Let’s look more carefully to 2000-2010 generation, often called generation Z. What’s their experience of the city?. More than 70% of children never go to school alone and over 30% suffer obesity in European countries. Between 2000 and 2008 emissions of CO2 from private cars rose by 4% and the distance travelled by car rose by 10%. In contrast, the number of walking trips fell by 16% and the average number of bicycle trips per person per year dropped by 20% (from WWF UK).
Nevertheless, many members of this generation are highly connected, having had lifelong use of communication and media technology like the World Wide Web, instant messaging, text messaging, MP3 players, and mobile phones, earning them the nickname "digital natives". According to marketing firm Frank Magid Associates, the name "Plurals" reflects that they are the most diverse of any generation in the many places of the world. A Magid whitepaper stated that Plurals exhibit positive feelings about the increasing ethnic diversity and they are more likely than older generations to have social circles that include people from different ethnic groups, races and religions. Generation Z is also more socially responsible due probably to the greater access to a large online information pool, they are specially aware of ecological problems and they are more likely to take proactive stance toward the environment. 74% of teenagers, globally, consider climate change and global warming to be a greater threat than drugs, violence or war2. 97% of of Australian teens believe recycling is important and 82% said they recycle as much as possible.3
If we consider generation Z first class citizens and allow them reshaping the city what would be their legacy?. These are only some of the possible answers we offer to start thinking.
+ The city will be reorganized in terms of transportation giving priority to environmentally friendly means.
+ Many multicultural aspects of the existing cities would be revalue and will be respect and preserve.
+ The city would not only be alive in its street but in the internet having a whole virtual dimension.
+ Environmental qualities of public spaces would be regenerated.
1 ‘Playgrounds: Reinventing the square’ Catalogue from Reina Sofia Museum.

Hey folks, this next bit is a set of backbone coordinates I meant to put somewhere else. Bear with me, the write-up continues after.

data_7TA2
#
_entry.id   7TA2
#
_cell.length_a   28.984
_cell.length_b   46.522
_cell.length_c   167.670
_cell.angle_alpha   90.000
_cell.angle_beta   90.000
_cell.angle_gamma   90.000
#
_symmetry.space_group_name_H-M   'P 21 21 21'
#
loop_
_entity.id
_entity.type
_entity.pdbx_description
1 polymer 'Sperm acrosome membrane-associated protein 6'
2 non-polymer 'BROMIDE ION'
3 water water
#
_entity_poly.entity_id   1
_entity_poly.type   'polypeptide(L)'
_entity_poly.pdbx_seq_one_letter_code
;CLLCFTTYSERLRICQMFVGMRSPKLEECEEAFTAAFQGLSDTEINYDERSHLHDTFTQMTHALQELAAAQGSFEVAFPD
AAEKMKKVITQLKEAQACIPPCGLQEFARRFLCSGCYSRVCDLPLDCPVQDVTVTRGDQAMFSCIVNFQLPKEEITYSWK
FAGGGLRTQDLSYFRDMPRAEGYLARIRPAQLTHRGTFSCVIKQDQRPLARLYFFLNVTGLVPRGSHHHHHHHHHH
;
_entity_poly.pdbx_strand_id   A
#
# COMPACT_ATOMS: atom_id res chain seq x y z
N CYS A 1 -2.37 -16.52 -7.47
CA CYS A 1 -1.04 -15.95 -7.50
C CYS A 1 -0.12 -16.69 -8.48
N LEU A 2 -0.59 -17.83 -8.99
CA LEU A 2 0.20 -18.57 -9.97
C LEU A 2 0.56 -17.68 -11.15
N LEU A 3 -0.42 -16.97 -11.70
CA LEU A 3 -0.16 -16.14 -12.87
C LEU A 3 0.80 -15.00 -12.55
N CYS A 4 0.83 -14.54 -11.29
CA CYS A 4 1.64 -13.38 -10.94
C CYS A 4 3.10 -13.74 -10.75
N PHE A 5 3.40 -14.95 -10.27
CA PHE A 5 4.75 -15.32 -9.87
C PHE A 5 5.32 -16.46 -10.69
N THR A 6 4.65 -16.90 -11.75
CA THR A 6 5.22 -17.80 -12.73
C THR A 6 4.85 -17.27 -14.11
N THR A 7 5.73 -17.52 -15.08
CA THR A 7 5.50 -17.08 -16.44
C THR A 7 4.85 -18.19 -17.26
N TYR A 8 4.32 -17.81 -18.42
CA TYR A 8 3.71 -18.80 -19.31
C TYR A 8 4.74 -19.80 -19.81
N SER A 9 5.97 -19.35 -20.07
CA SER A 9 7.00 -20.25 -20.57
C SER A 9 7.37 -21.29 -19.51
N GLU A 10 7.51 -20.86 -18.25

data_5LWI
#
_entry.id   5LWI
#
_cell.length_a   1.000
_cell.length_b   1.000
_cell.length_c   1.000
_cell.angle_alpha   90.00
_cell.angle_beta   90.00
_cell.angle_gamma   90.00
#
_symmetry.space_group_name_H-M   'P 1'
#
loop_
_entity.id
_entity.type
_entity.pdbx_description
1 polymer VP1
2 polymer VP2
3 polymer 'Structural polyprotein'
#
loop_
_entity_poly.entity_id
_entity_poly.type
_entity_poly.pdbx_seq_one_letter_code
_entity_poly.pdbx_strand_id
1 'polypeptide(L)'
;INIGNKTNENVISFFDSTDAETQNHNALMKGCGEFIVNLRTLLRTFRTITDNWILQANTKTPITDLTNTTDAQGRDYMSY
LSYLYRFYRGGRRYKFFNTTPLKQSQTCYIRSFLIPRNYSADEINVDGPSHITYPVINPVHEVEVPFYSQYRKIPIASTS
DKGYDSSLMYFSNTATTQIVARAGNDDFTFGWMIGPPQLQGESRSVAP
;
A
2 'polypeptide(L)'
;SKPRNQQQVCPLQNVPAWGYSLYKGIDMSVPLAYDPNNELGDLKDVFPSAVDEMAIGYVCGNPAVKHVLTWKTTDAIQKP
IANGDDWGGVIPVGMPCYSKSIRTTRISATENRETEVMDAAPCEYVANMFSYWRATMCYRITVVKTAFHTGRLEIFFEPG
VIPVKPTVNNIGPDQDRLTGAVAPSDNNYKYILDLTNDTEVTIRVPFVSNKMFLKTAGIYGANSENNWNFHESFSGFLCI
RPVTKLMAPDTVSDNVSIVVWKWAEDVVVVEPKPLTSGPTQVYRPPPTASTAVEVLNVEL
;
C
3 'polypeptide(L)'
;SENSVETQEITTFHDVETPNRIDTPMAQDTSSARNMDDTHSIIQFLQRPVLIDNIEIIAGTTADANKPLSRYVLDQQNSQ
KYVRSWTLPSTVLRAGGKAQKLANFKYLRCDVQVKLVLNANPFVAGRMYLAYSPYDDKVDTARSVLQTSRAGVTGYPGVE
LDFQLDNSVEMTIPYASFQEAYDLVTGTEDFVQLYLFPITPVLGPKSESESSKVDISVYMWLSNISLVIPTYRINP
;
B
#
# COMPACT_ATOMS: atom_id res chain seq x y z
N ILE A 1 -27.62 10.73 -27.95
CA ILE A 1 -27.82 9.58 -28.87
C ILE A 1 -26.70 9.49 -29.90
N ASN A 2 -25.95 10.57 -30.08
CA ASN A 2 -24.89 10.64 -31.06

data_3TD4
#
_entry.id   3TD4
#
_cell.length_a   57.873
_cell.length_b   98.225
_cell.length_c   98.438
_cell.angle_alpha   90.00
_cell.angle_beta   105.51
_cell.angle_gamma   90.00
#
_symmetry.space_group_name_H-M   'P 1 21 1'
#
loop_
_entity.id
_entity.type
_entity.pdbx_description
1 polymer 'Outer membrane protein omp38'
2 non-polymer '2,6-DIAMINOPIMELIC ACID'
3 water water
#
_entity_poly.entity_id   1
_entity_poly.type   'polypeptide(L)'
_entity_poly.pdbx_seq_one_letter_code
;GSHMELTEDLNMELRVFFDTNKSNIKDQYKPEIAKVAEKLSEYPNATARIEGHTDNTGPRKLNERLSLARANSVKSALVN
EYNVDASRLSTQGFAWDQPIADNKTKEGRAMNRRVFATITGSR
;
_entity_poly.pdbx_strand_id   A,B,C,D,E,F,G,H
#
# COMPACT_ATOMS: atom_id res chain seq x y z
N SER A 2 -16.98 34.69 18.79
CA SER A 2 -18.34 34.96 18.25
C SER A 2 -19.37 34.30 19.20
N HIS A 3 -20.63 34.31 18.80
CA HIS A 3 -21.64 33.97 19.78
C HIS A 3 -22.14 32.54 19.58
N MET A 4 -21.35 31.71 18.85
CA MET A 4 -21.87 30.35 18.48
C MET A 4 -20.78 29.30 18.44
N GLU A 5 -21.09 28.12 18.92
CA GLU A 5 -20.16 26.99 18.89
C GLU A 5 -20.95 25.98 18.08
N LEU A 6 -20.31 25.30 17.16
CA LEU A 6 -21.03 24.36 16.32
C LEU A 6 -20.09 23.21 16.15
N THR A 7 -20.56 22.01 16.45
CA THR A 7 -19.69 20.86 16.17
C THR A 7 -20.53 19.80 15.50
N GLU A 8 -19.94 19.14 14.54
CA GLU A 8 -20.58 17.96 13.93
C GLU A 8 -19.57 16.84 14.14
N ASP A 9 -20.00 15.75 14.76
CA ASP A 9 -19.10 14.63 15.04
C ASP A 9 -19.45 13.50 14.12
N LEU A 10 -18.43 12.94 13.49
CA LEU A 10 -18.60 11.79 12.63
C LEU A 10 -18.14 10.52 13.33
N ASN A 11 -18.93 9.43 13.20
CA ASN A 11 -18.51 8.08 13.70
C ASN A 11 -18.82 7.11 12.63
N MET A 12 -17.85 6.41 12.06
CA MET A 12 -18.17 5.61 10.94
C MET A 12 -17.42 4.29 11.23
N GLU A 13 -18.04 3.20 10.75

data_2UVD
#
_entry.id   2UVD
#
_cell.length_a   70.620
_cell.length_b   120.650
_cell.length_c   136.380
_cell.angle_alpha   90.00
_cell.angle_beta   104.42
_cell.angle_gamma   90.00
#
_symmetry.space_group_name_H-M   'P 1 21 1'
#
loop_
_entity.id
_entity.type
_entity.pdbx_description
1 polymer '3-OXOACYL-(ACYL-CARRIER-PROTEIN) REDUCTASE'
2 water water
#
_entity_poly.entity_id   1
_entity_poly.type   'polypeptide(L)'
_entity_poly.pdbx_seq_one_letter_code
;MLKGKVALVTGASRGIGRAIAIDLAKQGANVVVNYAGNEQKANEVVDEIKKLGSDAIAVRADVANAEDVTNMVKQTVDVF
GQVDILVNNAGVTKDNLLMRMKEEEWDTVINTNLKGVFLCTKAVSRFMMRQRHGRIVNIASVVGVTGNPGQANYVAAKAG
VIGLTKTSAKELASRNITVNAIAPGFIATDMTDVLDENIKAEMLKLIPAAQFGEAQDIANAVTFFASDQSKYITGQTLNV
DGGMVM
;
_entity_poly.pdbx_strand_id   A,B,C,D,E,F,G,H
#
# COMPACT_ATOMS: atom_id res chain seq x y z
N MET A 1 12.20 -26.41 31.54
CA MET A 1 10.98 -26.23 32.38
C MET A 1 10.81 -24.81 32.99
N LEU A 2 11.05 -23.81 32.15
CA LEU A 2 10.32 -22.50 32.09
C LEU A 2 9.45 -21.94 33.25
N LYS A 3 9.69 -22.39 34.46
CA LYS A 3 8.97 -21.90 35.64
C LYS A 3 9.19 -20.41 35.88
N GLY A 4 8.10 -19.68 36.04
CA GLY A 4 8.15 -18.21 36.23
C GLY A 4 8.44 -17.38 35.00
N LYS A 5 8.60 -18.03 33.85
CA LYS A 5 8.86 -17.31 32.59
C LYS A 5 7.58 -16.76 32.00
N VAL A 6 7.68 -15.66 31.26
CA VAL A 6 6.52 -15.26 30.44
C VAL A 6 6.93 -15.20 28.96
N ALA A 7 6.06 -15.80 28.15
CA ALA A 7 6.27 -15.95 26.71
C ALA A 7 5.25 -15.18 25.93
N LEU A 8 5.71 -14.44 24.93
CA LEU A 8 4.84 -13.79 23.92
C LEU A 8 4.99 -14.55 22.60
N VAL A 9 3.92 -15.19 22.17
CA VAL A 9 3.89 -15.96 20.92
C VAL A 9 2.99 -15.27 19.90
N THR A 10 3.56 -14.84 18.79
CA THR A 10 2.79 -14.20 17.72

2 ‘Survey conducted by Habbo and Greenpeace on 50.000 teenagers across 18 countries, 2007
3 2009 survey conducted by Habo on Australian teens.Source: New Articles; AC Nielsen Company, Asia ONE News, Grail Analysis.
How encourage children to cycle to school on their own without getting lost? Spatial knowledge gains one over the years. For example, small children can’t read maps, but can remember buildings when it is related to a specific memory. The Making children first class citizens – group will produce two maps for children to find their way to school by making use of the build environment. One map is for an area without distinctive buildings, the other map is produced for an area with older, more characteristic buildings. Different techniques will be used to make small children aware of their surroundings.
How encourage children to cycle to school on their own without getting lost? Spatial knowledge gains one over the years. For example, small children can’t read maps, but can remember buildings when they are related to a specific memory. The Making children first class citizens–group produced two maps for children to find their way to school by making use of the build environment.
One map is for an area without distinctive buildings, the other map is produced for an area with older, more characteristic buildings. Different techniques are used to make small children aware of the build surroundings.
Click for presentation (pdf)